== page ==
During the Civil War the congregation was unable to use the church at Tynemouth Priory, and from 1650 it was meeting at Ralph Gardner’s malt-kiln at Chirton.
A new church was decided upon in 1652 and the Duke of Northumberland granted a site in 1654.
The Quarter Sessions levied a tax upon the whole county in 1658 for the building of a new church, and in the following year the churchwardens made out an agreement with Robert Morley, the builder.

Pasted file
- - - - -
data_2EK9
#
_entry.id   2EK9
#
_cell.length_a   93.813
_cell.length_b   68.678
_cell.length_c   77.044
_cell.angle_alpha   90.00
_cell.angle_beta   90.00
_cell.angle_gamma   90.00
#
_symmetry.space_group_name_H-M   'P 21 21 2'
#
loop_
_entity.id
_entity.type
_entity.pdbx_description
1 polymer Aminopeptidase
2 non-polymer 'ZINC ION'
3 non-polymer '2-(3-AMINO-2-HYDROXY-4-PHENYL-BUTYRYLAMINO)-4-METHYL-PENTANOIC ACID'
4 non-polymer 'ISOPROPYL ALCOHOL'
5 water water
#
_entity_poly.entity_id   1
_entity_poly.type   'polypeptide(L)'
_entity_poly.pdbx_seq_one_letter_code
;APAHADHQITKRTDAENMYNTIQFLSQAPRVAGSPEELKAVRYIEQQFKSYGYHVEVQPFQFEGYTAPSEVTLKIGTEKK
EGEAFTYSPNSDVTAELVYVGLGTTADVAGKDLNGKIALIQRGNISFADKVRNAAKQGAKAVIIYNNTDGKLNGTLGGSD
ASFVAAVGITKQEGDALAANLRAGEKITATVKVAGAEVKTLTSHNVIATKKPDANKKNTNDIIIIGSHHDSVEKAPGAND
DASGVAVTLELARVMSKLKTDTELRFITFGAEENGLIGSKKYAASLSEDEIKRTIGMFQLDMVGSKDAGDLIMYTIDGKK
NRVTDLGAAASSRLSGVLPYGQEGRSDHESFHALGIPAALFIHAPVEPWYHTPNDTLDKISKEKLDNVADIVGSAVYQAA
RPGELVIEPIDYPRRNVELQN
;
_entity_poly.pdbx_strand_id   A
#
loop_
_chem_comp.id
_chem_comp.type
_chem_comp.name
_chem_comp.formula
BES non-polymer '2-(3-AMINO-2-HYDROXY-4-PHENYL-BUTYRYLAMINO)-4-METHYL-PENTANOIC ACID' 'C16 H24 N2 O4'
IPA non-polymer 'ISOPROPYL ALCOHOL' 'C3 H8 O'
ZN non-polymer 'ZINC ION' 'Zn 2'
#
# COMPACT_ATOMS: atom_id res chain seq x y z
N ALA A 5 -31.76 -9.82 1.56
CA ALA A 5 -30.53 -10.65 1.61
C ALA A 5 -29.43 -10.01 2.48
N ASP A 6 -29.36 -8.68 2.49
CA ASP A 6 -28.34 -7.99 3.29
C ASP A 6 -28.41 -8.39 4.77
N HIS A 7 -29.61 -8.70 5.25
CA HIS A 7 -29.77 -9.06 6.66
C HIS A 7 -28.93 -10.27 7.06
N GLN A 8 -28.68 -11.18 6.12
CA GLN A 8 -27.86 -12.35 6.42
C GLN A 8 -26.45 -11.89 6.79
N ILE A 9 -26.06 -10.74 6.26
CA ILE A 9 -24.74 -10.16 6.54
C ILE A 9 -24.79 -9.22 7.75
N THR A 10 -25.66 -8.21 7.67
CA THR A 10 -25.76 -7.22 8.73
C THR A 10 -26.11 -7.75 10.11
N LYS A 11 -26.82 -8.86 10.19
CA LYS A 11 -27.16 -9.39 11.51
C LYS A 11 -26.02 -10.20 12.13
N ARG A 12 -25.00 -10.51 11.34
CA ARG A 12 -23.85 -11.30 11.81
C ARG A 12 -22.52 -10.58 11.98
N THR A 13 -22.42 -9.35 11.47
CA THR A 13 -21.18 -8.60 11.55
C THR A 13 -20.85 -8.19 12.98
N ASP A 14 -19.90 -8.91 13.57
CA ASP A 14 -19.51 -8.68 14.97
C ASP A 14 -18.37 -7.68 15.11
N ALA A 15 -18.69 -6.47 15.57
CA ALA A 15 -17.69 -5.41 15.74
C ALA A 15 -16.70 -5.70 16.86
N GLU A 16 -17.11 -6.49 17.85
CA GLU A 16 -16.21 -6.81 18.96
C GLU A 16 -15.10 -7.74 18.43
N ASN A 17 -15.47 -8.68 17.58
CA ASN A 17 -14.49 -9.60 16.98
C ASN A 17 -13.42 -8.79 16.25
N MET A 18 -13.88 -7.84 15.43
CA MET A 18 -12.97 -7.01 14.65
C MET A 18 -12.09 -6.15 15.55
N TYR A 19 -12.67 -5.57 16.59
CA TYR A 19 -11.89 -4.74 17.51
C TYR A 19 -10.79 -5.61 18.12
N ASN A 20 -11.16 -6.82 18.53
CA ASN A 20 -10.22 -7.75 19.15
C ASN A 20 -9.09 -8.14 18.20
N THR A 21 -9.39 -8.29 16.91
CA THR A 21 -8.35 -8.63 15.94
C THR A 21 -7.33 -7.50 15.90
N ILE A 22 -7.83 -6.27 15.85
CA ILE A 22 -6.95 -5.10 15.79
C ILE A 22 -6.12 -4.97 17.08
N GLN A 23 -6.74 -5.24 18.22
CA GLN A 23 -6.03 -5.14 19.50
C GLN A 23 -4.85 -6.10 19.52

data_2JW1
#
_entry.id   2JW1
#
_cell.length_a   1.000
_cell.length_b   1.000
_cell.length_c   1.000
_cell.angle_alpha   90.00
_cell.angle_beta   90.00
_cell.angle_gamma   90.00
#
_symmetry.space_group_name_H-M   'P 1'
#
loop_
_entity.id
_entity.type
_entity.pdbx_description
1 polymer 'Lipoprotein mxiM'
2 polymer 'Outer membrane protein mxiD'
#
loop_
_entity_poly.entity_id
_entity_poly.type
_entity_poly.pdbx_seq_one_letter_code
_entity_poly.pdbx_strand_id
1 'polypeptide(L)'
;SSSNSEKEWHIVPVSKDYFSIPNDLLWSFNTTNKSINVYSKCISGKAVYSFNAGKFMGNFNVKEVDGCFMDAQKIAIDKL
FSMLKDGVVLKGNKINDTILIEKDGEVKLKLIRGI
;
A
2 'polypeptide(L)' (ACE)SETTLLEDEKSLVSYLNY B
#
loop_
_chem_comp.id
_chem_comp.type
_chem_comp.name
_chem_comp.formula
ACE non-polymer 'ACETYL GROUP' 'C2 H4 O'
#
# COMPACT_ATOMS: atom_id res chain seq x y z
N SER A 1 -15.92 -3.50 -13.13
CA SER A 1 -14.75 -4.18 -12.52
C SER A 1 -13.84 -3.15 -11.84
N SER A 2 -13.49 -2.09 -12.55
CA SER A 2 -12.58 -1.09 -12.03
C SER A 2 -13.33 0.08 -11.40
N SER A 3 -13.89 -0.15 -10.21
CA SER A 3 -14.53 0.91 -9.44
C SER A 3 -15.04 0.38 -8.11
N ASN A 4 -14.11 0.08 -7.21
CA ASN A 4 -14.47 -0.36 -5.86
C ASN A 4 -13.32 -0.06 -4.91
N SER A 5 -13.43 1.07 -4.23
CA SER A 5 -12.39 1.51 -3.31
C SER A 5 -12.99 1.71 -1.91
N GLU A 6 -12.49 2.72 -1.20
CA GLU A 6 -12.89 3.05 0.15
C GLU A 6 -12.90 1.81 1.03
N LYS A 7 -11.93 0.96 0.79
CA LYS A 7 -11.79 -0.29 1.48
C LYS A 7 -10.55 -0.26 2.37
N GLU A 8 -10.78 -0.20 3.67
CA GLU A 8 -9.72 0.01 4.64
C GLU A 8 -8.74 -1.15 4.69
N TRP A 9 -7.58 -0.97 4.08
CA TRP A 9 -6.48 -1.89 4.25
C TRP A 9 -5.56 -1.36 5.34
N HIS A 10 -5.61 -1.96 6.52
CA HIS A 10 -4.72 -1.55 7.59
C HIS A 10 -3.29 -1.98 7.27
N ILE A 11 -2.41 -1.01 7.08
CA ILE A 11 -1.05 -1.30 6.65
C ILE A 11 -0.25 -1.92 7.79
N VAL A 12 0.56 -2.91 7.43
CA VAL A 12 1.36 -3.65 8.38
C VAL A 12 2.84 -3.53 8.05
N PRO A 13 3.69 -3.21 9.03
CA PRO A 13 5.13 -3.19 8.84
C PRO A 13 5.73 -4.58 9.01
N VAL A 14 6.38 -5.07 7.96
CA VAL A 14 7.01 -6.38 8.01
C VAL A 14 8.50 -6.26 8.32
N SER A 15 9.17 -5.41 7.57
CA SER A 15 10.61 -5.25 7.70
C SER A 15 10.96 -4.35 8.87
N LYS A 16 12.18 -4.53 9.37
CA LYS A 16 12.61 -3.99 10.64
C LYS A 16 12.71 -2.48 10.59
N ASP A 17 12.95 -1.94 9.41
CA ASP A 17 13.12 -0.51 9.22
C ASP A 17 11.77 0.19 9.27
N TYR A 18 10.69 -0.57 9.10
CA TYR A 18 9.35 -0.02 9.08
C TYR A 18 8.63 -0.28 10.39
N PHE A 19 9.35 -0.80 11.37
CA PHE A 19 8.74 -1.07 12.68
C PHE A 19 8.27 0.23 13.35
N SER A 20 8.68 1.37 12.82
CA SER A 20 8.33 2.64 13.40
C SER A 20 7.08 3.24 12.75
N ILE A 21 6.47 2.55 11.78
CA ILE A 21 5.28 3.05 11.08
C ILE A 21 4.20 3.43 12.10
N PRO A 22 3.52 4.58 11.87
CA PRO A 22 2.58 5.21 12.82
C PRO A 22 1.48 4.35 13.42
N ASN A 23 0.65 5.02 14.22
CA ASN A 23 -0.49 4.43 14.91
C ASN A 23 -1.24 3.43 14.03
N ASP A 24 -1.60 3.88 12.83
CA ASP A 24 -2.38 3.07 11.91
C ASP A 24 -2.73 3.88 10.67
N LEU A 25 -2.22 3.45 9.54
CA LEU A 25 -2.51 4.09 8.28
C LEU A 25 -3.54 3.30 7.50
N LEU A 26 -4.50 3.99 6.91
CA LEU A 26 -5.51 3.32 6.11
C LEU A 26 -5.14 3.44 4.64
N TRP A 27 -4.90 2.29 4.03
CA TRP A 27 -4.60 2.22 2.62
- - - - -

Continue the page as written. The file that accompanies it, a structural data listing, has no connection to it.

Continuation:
The Christ Church building was consecrated on July 5, 1668. At that time the building was a very plain cross shape, without a tower.
As the congregation increased extra seating was needed and a number of enlargements were carried out, beginning with a gallery at the north side in 1696, and another at the east in 1703.